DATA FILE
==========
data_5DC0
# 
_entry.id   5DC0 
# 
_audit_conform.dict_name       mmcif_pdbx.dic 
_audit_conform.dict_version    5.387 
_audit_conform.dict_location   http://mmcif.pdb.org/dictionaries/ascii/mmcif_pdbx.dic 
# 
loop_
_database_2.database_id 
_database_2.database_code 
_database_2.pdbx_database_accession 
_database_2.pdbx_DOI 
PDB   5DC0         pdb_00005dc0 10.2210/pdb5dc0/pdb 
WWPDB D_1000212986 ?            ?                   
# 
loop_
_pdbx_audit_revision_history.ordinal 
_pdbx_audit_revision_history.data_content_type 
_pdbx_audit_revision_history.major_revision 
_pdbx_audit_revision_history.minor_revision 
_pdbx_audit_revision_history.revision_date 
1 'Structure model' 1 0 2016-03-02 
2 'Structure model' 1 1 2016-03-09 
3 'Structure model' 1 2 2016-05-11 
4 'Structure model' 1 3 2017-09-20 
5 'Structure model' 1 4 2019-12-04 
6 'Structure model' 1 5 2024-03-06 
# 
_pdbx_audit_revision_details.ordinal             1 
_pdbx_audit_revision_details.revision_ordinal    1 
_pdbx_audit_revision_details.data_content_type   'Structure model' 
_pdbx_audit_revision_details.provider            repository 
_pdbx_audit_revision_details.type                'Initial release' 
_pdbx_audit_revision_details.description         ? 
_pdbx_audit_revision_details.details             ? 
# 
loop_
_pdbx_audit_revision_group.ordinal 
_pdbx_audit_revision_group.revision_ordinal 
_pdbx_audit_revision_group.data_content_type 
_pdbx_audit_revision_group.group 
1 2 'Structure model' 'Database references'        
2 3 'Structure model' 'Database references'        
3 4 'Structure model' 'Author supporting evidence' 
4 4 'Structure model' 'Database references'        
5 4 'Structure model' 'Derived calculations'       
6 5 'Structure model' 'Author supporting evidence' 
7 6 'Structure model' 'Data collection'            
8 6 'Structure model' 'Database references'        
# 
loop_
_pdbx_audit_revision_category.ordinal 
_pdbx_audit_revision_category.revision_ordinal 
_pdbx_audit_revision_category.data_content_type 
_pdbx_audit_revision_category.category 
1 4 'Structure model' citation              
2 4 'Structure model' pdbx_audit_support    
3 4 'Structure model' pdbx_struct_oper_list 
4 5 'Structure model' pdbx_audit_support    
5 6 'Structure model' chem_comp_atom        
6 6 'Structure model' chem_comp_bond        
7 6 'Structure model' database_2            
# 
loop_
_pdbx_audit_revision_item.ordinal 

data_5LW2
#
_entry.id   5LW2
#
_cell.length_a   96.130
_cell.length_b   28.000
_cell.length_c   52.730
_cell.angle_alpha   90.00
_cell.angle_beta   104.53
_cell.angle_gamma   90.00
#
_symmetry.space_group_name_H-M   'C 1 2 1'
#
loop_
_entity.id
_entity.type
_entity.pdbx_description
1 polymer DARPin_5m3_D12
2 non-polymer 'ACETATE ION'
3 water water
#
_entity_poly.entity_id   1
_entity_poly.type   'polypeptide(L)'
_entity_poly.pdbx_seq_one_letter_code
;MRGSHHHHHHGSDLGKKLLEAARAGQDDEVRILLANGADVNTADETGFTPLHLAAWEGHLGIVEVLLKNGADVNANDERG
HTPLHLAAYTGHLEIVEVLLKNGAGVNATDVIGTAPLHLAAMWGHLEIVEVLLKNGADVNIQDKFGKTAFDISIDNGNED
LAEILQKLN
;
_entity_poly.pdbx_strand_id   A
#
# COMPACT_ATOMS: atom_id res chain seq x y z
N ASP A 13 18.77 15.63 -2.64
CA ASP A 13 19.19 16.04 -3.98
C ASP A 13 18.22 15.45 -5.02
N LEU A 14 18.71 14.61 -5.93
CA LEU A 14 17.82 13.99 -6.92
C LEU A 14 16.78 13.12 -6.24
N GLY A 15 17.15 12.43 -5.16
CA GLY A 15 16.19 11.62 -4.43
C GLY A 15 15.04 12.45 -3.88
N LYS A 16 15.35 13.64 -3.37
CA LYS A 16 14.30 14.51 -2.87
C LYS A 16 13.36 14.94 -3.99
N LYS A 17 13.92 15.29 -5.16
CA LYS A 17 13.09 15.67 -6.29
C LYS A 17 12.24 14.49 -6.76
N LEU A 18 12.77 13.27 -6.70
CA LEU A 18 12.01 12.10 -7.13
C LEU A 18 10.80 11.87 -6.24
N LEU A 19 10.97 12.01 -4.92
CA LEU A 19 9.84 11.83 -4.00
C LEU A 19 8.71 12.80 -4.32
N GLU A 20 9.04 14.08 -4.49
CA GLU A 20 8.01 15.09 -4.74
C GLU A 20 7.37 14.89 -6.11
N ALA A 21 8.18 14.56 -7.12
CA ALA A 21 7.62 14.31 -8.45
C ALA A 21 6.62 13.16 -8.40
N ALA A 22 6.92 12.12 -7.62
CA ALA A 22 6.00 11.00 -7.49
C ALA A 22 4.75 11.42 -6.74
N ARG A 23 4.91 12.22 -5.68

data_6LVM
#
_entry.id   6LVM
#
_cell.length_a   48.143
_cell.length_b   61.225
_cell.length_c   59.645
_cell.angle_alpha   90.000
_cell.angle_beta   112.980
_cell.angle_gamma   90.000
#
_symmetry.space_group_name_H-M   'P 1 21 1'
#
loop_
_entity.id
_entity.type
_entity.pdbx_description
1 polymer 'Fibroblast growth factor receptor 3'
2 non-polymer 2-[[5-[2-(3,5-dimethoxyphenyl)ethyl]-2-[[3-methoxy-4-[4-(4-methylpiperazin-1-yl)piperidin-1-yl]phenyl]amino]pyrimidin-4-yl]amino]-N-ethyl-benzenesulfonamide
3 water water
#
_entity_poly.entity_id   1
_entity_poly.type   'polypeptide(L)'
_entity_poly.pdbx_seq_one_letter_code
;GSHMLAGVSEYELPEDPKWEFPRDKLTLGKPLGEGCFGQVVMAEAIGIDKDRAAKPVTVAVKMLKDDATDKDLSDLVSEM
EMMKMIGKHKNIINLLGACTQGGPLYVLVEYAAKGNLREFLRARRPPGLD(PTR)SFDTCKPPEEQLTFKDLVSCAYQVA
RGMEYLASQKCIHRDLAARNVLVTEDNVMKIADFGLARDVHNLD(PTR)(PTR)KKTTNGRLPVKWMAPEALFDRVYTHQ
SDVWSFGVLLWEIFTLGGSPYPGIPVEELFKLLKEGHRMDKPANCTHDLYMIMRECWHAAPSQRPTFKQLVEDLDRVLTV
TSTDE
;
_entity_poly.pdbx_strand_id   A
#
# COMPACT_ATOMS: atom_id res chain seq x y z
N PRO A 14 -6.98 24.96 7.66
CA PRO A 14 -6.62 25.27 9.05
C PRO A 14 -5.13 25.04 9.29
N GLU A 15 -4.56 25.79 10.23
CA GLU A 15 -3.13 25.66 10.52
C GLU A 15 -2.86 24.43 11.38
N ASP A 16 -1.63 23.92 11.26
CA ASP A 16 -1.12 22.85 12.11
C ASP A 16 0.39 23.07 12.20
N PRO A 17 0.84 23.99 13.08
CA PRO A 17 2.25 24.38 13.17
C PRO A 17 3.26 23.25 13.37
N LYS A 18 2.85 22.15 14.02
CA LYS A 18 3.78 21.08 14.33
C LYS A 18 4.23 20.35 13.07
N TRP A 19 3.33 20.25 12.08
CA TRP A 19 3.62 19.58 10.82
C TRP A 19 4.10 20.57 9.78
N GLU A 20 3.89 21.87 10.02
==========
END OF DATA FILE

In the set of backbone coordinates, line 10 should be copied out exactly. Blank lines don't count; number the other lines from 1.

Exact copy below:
_database_2.database_id 